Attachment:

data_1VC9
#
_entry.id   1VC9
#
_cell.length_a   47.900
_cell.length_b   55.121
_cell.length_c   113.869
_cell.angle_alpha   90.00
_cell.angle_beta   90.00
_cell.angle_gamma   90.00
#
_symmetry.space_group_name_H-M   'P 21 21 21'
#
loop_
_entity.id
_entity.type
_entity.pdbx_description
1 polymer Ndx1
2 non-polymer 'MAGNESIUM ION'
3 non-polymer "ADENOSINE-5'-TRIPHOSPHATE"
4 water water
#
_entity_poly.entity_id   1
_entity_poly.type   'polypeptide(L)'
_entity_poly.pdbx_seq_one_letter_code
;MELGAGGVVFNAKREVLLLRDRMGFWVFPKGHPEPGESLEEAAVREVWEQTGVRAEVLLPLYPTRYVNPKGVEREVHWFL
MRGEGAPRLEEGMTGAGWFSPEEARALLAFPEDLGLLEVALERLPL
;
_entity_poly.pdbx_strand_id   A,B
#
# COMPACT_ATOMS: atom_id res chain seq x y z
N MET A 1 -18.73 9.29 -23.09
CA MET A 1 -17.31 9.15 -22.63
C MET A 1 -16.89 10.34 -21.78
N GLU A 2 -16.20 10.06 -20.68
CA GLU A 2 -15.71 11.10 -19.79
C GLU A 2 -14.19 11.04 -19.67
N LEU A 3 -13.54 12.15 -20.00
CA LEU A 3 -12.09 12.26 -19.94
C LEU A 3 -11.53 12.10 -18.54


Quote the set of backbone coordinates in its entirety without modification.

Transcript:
data_1VC9
#
_entry.id   1VC9
#
_cell.length_a   47.900
_cell.length_b   55.121
_cell.length_c   113.869
_cell.angle_alpha   90.00
_cell.angle_beta   90.00
_cell.angle_gamma   90.00
#
_symmetry.space_group_name_H-M   'P 21 21 21'
#
loop_
_entity.id
_entity.type
_entity.pdbx_description
1 polymer Ndx1
2 non-polymer 'MAGNESIUM ION'
3 non-polymer "ADENOSINE-5'-TRIPHOSPHATE"
4 water water
#
_entity_poly.entity_id   1
_entity_poly.type   'polypeptide(L)'
_entity_poly.pdbx_seq_one_letter_code
;MELGAGGVVFNAKREVLLLRDRMGFWVFPKGHPEPGESLEEAAVREVWEQTGVRAEVLLPLYPTRYVNPKGVEREVHWFL
MRGEGAPRLEEGMTGAGWFSPEEARALLAFPEDLGLLEVALERLPL
;
_entity_poly.pdbx_strand_id   A,B
#
# COMPACT_ATOMS: atom_id res chain seq x y z
N MET A 1 -18.73 9.29 -23.09
CA MET A 1 -17.31 9.15 -22.63
C MET A 1 -16.89 10.34 -21.78
N GLU A 2 -16.20 10.06 -20.68
CA GLU A 2 -15.71 11.10 -19.79
C GLU A 2 -14.19 11.04 -19.67
N LEU A 3 -13.54 12.15 -20.00
CA LEU A 3 -12.09 12.26 -19.94
C LEU A 3 -11.53 12.10 -18.54